Central bank’s art collection program under scrutiny

Despite extensive criticism, the National Bank of Hungary continues expanding its collection of valuable art, meant to serve as a tool for preserving the wealth of the state. Even if one accepts the idea that the country’s top monetary institution should own a Titian painting, exploring the network of people involved in the art program reveals a telling story of how things are done in Hungary’s political establishment.

The National Bank of Hungary has a budget of HUF 30 billion (€97 million) over four years to expand the country’s core wealth through the acquisition of art. The argument is that high-value art pieces, paintings and sculptures preserve and eventually increase their value over time, making them good investments. The program has attracted a wide range of criticism, in particular for allegedly acquiring pieces at several times their market value, along with the whole idea that taxpayer money is being used to purchase paintings to this extent. In fact, many don’t understand why the central bank should be buying key artworks in the first place.

The events which have already played out publicly are tumultuous, and the background dealings are similarly exciting. The program is supervised by deputy governor of the Magyar Nemzeti Bank (MNB), Ferenc Gerhardt, who is a well-known antique enthusiast, and also has a very valuable private collection. The panel advising the central bank on their purchases comprises several people who have reputations in the art world as well as being colleagues or related to members of the governing Fidesz party. To date, the members received a total of HUF 27 million (€87,000) gross in compensation for their efforts. Gerhardt is the only one who does not get paid for his art-related work.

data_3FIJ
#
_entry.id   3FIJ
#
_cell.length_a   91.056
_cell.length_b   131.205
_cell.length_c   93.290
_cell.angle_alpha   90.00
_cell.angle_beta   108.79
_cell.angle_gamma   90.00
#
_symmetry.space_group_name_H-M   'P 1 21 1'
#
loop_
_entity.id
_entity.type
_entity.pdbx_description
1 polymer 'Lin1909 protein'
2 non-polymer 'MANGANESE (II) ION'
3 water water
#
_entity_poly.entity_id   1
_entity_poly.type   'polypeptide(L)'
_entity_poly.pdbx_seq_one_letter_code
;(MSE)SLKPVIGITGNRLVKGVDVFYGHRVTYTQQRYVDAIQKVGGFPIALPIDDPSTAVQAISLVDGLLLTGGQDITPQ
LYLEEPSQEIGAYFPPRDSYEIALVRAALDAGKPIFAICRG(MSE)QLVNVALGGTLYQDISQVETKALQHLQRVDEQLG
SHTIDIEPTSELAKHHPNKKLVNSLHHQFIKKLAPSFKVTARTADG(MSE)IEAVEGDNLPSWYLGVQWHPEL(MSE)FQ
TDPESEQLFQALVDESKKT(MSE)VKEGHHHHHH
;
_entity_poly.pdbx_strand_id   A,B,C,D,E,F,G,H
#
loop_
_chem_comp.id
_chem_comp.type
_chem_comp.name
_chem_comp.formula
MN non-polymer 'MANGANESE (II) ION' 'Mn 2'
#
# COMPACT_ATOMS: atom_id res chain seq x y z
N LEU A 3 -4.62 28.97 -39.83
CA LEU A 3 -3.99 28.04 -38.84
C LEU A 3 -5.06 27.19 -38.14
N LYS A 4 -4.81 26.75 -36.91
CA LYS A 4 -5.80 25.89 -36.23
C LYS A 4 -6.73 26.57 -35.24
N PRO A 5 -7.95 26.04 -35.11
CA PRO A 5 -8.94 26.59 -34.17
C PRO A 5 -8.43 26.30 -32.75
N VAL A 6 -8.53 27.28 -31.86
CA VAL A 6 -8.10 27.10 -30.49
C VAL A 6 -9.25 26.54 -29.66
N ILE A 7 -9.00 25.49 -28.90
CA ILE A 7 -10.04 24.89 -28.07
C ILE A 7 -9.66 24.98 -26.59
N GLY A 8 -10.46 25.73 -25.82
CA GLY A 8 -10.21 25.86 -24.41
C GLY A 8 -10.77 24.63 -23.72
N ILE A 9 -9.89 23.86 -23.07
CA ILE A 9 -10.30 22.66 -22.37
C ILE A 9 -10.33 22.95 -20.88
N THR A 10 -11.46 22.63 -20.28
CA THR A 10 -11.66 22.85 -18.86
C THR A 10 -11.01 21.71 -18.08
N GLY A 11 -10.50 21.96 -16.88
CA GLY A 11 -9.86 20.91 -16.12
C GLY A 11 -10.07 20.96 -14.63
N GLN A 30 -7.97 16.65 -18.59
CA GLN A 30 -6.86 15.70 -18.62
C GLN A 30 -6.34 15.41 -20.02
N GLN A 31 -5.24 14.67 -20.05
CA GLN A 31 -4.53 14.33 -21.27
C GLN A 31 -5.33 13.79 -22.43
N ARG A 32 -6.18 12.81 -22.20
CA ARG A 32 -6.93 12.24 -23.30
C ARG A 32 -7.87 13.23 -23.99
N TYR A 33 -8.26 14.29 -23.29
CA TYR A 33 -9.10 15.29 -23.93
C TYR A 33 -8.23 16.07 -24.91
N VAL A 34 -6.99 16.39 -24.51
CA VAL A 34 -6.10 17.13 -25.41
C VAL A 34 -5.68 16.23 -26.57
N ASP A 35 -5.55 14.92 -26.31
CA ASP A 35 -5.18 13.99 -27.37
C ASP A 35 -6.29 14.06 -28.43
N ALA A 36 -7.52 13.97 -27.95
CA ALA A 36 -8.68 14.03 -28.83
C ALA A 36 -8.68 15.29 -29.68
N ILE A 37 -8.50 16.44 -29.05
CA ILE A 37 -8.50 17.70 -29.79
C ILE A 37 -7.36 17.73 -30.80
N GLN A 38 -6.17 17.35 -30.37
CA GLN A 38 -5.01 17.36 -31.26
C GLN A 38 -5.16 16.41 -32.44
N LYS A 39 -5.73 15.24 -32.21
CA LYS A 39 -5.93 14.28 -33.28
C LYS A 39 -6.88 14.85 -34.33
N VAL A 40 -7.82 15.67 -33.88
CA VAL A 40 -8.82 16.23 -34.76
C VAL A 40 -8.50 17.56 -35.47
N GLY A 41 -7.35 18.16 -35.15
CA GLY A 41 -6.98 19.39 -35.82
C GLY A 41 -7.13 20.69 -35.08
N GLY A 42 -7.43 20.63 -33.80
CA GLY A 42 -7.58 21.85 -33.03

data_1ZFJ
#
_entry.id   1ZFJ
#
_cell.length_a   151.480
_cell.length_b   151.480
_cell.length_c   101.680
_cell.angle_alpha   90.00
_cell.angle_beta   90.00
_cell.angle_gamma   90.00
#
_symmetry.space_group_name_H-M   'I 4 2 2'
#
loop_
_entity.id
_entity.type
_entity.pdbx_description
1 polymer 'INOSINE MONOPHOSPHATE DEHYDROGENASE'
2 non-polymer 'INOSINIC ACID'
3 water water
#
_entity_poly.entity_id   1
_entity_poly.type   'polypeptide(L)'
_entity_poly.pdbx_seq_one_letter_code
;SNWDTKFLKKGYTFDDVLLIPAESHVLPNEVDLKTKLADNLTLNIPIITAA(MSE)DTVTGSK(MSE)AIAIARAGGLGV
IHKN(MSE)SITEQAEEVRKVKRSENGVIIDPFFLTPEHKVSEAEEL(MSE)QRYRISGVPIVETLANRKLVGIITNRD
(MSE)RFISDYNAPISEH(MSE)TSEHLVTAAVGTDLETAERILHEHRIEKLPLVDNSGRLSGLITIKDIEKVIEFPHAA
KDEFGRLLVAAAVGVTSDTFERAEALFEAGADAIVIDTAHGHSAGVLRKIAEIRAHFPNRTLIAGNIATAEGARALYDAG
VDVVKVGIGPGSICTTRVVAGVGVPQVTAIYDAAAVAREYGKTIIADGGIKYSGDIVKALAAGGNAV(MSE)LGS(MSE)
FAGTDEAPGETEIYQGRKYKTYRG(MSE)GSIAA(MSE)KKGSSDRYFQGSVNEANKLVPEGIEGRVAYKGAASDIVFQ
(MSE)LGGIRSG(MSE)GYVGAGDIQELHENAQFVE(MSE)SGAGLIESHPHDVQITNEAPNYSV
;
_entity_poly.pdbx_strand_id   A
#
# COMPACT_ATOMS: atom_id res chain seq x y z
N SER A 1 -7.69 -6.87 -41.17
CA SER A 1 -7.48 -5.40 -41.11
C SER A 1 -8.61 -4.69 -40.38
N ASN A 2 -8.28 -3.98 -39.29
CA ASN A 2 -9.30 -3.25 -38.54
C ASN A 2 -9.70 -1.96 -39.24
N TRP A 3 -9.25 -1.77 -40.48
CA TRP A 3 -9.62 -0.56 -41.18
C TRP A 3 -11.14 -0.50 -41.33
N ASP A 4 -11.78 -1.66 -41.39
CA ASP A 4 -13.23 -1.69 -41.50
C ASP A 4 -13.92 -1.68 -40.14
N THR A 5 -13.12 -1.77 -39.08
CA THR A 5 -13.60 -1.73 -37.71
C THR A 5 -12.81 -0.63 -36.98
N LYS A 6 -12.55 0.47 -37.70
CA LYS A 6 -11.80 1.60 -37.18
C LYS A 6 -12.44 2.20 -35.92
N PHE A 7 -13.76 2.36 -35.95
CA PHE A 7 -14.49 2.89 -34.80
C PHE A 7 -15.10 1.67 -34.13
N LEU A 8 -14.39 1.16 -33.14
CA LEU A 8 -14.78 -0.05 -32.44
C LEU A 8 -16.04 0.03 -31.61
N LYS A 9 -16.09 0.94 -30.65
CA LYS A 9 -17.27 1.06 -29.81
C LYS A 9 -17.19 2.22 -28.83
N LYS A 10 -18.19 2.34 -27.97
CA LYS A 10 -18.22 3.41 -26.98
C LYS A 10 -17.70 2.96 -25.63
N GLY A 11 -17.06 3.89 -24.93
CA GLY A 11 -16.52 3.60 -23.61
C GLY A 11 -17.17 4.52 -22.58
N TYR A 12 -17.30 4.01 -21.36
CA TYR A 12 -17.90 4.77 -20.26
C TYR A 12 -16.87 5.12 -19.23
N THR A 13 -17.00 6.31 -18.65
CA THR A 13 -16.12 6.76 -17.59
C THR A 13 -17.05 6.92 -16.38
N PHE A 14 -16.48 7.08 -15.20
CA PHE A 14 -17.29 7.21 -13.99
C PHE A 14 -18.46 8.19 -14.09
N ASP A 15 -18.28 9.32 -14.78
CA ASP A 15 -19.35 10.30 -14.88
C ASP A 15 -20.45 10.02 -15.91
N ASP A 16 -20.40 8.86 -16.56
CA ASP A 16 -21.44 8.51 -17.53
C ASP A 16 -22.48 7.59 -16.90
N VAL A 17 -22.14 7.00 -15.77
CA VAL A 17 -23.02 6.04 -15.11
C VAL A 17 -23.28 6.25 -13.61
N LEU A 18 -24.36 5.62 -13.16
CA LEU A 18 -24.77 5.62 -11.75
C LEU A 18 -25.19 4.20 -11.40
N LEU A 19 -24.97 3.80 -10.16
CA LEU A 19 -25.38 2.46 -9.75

Then there is the question of the appraisers. Those not involved or especially interested in the art world probably may not realize that estimating the value of a painting or a sculpture is a lucrative profession, especially when it comes to pieces that are high in value. Atlatszo.hu wanted to find out how much the MNB is spending on this part of the work, only to eventually receive a surprising answer: the appraisers are working for free.

This is highly unusual, a reputable business normally only performs valuations free of charge if it is promised the commission from an ensuing auction. There is no indication that this would be the arrangement here. Nonetheless, the value consultants include people from the very top of the professional registry.

Until this autumn, the MNB operated for more than a year without a supervisory board in place, since the political parties in Parliament could not reach an agreement on the delegates. This situation has been resolved and there is now panel in place which will reportedly start investigating all matters at the central bank, including its penchant for collecting art.

Original article in Hungarian.